Cancer is the second-leading cause of death in the United States, causing nearly 600,000 deaths each year. A critical aspect of cancer progression is evasion of the immune system. The B7 and CD28 families of ligands and receptors mediate essential costimulatory or coinhibitory pathways; pathways that promote or suppress the immune system, respectively. B7x (B7-H4, B7S1 or VTCN1) is a newly discovered member of the B7-family that inhibits T-cell proliferation and effector functions. It is frequently overexpressed in a wide variety of human cancers, and is generally correlated with advanced disease status and poorer clinical outcomes. Previously, we demonstrated in a mouse model that B7x promotes tumor metastasis and promotes immunosuppressive cell populations such as myeloid-derived suppressor cells (MDSCs). Further, we also showed that blockade of B7x reduces tumor metastasis, alters the tumor-infiltrating immune population to favor anti-tumor effector cells, and confers long-term immunity against tumor rechallenge. Thus, we propose two aims: (1) Elucidate the regulation and function of B7x and its role in tumor progression (2) Develop and characterize anti-B7x therapy and its effect on tumor-infiltrating immune cells. For our first aim, we will explore tumor-associated hypoxia as a mechanism for B7x expression. Further, we will characterize the effects B7x has on the survival and generation of MDSCs. Lastly, we will investigate the role of B7x in tumor development and progression in vivo by generating a mouse spontaneous cancer model. In our second aim, we will develop and characterize B7x-targeted therapy. First, we have generated several clones of human B7x-specific monoclonal antibodies, which we will test for efficacy with our experimental metastasis model in vivo. Next, in context of the long-term anti-tumor immunity conferred by anti-B7x therapy, we will investigate how B7x blockade alters memory T-cell populations. Lastly, we will test B7x blockade in combination with established checkpoint inhibitors and determine if combination therapy has synergistic effects. With these studies, we seek to gain a better understanding of the functional contribution of B7x to tumor progression, and establish it as a prime target for immunotherapy.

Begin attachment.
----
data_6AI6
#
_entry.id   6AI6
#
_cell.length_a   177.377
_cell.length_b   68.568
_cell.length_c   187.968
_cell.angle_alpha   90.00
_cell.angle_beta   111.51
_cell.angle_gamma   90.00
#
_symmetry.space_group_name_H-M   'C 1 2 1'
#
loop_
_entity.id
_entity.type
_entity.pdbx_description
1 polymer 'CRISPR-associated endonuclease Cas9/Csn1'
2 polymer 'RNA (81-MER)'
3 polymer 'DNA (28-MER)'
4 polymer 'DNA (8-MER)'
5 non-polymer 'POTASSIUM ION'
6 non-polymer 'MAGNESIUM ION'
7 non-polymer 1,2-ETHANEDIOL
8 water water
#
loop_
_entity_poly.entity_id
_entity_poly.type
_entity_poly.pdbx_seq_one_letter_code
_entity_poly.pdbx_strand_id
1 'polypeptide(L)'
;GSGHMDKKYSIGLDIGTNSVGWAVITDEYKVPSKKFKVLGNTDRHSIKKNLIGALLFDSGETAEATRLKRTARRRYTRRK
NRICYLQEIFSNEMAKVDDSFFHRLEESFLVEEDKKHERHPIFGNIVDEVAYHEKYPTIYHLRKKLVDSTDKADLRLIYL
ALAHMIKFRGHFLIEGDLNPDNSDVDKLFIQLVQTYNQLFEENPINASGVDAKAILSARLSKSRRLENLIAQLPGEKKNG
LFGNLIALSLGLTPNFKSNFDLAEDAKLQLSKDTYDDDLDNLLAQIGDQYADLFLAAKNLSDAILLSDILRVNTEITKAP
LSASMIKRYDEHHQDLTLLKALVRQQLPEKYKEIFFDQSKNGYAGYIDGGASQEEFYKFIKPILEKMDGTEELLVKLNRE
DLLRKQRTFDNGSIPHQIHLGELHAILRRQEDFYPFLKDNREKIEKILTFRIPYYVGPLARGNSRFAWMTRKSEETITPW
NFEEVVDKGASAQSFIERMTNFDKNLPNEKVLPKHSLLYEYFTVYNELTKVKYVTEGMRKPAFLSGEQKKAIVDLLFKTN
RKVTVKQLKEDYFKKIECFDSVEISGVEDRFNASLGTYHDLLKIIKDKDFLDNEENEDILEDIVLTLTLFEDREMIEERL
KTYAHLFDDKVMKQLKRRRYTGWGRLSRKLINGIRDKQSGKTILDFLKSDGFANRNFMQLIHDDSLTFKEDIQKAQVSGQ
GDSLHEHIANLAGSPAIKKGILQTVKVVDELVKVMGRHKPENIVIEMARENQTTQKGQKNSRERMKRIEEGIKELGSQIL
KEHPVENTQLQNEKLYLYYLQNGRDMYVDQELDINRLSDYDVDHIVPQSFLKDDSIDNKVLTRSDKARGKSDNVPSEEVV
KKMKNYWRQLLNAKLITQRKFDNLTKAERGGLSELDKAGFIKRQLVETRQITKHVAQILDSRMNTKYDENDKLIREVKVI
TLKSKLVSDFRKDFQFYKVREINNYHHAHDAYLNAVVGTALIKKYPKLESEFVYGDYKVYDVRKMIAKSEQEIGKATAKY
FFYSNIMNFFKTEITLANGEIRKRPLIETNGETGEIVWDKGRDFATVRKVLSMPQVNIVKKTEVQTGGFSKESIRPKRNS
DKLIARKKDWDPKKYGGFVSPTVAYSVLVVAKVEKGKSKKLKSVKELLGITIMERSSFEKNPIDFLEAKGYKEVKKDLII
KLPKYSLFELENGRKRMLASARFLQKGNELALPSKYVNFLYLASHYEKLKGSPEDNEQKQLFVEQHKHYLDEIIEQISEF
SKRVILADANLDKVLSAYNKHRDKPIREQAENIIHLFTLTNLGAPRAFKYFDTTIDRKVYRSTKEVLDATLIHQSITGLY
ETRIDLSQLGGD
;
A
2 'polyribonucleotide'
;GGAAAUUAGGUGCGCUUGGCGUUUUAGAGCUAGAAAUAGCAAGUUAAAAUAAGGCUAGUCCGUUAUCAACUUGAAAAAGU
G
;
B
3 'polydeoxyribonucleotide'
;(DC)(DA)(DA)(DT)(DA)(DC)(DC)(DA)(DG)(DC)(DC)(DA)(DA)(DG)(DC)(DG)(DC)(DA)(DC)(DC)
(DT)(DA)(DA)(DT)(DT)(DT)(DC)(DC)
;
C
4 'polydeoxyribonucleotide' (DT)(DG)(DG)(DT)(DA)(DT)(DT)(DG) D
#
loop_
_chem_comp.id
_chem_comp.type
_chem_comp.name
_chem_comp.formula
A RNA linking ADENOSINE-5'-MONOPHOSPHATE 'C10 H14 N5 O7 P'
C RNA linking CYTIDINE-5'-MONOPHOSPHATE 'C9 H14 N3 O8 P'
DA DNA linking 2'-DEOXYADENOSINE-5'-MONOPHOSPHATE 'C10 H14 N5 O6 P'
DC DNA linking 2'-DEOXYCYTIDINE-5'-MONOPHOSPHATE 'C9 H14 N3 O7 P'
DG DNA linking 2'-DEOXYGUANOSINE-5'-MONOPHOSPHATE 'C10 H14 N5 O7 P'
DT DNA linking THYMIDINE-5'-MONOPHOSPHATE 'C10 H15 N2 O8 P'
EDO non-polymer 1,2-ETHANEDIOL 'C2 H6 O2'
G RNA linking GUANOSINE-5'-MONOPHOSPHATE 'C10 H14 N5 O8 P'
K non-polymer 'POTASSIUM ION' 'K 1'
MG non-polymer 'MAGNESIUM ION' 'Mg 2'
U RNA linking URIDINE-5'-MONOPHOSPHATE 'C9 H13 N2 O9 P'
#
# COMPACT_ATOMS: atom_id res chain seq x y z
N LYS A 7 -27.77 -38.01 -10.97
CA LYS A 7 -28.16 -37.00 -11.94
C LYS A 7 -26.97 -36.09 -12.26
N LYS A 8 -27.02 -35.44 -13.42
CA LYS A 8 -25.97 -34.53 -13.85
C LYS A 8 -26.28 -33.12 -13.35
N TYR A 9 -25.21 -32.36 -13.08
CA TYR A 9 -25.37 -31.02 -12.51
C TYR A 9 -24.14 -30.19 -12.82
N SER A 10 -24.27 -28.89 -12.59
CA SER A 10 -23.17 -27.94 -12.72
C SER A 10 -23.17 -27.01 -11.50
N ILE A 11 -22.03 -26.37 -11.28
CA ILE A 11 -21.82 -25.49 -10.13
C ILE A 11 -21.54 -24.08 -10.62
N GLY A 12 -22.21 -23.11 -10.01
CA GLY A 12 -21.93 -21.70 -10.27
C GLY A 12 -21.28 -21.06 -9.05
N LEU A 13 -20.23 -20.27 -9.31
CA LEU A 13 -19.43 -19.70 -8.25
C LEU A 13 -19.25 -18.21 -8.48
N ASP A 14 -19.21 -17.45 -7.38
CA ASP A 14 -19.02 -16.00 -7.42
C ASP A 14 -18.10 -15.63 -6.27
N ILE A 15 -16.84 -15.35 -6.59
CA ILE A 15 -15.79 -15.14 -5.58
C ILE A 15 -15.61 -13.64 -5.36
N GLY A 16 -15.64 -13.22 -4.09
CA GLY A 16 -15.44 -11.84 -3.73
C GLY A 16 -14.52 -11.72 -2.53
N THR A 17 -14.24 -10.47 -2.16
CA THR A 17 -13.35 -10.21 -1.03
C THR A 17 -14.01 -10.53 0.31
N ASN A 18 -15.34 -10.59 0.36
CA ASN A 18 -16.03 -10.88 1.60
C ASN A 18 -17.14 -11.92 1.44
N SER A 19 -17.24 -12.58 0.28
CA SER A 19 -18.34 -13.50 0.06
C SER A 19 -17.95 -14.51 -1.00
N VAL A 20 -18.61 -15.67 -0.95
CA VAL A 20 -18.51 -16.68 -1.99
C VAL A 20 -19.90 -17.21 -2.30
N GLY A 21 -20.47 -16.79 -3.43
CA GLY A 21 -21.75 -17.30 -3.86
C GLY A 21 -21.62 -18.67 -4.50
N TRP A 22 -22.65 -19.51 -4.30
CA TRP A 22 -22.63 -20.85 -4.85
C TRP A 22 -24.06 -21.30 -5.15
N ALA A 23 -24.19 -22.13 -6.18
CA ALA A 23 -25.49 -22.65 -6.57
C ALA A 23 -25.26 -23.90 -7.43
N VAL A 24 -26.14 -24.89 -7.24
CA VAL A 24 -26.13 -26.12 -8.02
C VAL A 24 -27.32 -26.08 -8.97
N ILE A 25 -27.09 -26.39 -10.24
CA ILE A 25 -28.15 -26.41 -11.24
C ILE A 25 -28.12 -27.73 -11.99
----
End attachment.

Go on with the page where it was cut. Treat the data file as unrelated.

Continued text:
Evasion of the immune system is a key aspect of cancer progression. A common means of immune escape is expression of coinhibitory immune checkpoints of the B7-CD28 families, molecules that suppress the anti-tumor immune response. These molecules are of great clinical relevance, and are such attractive targets for immunotherapeutics that 7 drugs targeting these pathways have been approved by the FDA in the last six years. B7x is a newly discovered immune checkpoint that inhibits T-cell function and is overexpressed in a wide variety of human cancers. Thus, we propose here to elucidate the regulation and function of B7x in tumor progression, and to establish it as a promising target for cancer immunotherapy.